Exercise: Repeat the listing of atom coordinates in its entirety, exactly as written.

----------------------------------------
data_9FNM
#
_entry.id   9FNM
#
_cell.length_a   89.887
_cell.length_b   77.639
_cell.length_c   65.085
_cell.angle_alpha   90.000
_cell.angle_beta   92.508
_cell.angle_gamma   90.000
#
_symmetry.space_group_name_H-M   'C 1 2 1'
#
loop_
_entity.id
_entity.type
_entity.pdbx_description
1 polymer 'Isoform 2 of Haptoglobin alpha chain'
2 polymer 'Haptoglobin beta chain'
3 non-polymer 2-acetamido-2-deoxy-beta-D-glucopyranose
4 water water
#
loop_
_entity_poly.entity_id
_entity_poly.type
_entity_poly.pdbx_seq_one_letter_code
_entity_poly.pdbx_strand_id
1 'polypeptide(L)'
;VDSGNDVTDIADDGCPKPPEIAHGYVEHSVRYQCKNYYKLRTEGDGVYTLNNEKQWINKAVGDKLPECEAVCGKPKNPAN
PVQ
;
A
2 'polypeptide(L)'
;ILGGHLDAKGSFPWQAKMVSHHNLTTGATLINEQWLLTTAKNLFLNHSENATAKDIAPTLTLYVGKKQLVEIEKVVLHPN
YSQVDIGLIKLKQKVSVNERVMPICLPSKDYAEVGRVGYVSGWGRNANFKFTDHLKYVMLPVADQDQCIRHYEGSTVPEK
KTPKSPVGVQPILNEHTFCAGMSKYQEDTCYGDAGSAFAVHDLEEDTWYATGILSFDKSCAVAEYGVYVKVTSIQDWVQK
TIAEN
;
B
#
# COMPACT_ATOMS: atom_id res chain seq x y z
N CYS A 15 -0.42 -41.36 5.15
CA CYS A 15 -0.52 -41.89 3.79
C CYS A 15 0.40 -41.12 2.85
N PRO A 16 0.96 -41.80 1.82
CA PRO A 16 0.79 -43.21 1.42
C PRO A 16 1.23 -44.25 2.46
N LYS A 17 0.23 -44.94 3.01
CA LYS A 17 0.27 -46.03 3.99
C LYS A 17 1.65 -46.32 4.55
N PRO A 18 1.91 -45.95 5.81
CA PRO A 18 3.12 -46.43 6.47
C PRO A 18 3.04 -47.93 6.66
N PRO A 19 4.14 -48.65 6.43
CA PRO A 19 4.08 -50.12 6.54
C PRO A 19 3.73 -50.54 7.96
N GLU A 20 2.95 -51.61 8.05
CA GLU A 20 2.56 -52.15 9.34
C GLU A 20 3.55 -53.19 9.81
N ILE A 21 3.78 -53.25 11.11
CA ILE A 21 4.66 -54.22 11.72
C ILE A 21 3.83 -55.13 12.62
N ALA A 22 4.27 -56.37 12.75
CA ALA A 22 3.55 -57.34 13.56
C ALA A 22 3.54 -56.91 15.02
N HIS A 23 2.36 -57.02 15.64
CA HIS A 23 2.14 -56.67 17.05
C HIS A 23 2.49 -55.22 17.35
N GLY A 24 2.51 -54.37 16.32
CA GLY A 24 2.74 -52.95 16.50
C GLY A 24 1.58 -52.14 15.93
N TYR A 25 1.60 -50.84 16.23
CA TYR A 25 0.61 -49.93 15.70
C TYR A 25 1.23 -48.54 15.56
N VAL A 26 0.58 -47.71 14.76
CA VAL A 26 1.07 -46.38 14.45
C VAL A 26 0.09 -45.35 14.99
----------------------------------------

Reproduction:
data_9FNM
#
_entry.id   9FNM
#
_cell.length_a   89.887
_cell.length_b   77.639
_cell.length_c   65.085
_cell.angle_alpha   90.000
_cell.angle_beta   92.508
_cell.angle_gamma   90.000
#
_symmetry.space_group_name_H-M   'C 1 2 1'
#
loop_
_entity.id
_entity.type
_entity.pdbx_description
1 polymer 'Isoform 2 of Haptoglobin alpha chain'
2 polymer 'Haptoglobin beta chain'
3 non-polymer 2-acetamido-2-deoxy-beta-D-glucopyranose
4 water water
#
loop_
_entity_poly.entity_id
_entity_poly.type
_entity_poly.pdbx_seq_one_letter_code
_entity_poly.pdbx_strand_id
1 'polypeptide(L)'
;VDSGNDVTDIADDGCPKPPEIAHGYVEHSVRYQCKNYYKLRTEGDGVYTLNNEKQWINKAVGDKLPECEAVCGKPKNPAN
PVQ
;
A
2 'polypeptide(L)'
;ILGGHLDAKGSFPWQAKMVSHHNLTTGATLINEQWLLTTAKNLFLNHSENATAKDIAPTLTLYVGKKQLVEIEKVVLHPN
YSQVDIGLIKLKQKVSVNERVMPICLPSKDYAEVGRVGYVSGWGRNANFKFTDHLKYVMLPVADQDQCIRHYEGSTVPEK
KTPKSPVGVQPILNEHTFCAGMSKYQEDTCYGDAGSAFAVHDLEEDTWYATGILSFDKSCAVAEYGVYVKVTSIQDWVQK
TIAEN
;
B
#
# COMPACT_ATOMS: atom_id res chain seq x y z
N CYS A 15 -0.42 -41.36 5.15
CA CYS A 15 -0.52 -41.89 3.79
C CYS A 15 0.40 -41.12 2.85
N PRO A 16 0.96 -41.80 1.82
CA PRO A 16 0.79 -43.21 1.42
C PRO A 16 1.23 -44.25 2.46
N LYS A 17 0.23 -44.94 3.01
CA LYS A 17 0.27 -46.03 3.99
C LYS A 17 1.65 -46.32 4.55
N PRO A 18 1.91 -45.95 5.81
CA PRO A 18 3.12 -46.43 6.47
C PRO A 18 3.04 -47.93 6.66
N PRO A 19 4.14 -48.65 6.43
CA PRO A 19 4.08 -50.12 6.54
C PRO A 19 3.73 -50.54 7.96
N GLU A 20 2.95 -51.61 8.05
CA GLU A 20 2.56 -52.15 9.34
C GLU A 20 3.55 -53.19 9.81
N ILE A 21 3.78 -53.25 11.11
CA ILE A 21 4.66 -54.22 11.72
C ILE A 21 3.83 -55.13 12.62
N ALA A 22 4.27 -56.37 12.75
CA ALA A 22 3.55 -57.34 13.56
C ALA A 22 3.54 -56.91 15.02
N HIS A 23 2.36 -57.02 15.64
CA HIS A 23 2.14 -56.67 17.05
C HIS A 23 2.49 -55.22 17.35
N GLY A 24 2.51 -54.37 16.32
CA GLY A 24 2.74 -52.95 16.50
C GLY A 24 1.58 -52.14 15.93
N TYR A 25 1.60 -50.84 16.23
CA TYR A 25 0.61 -49.93 15.70
C TYR A 25 1.23 -48.54 15.56
N VAL A 26 0.58 -47.71 14.76
CA VAL A 26 1.07 -46.38 14.45
C VAL A 26 0.09 -45.35 14.99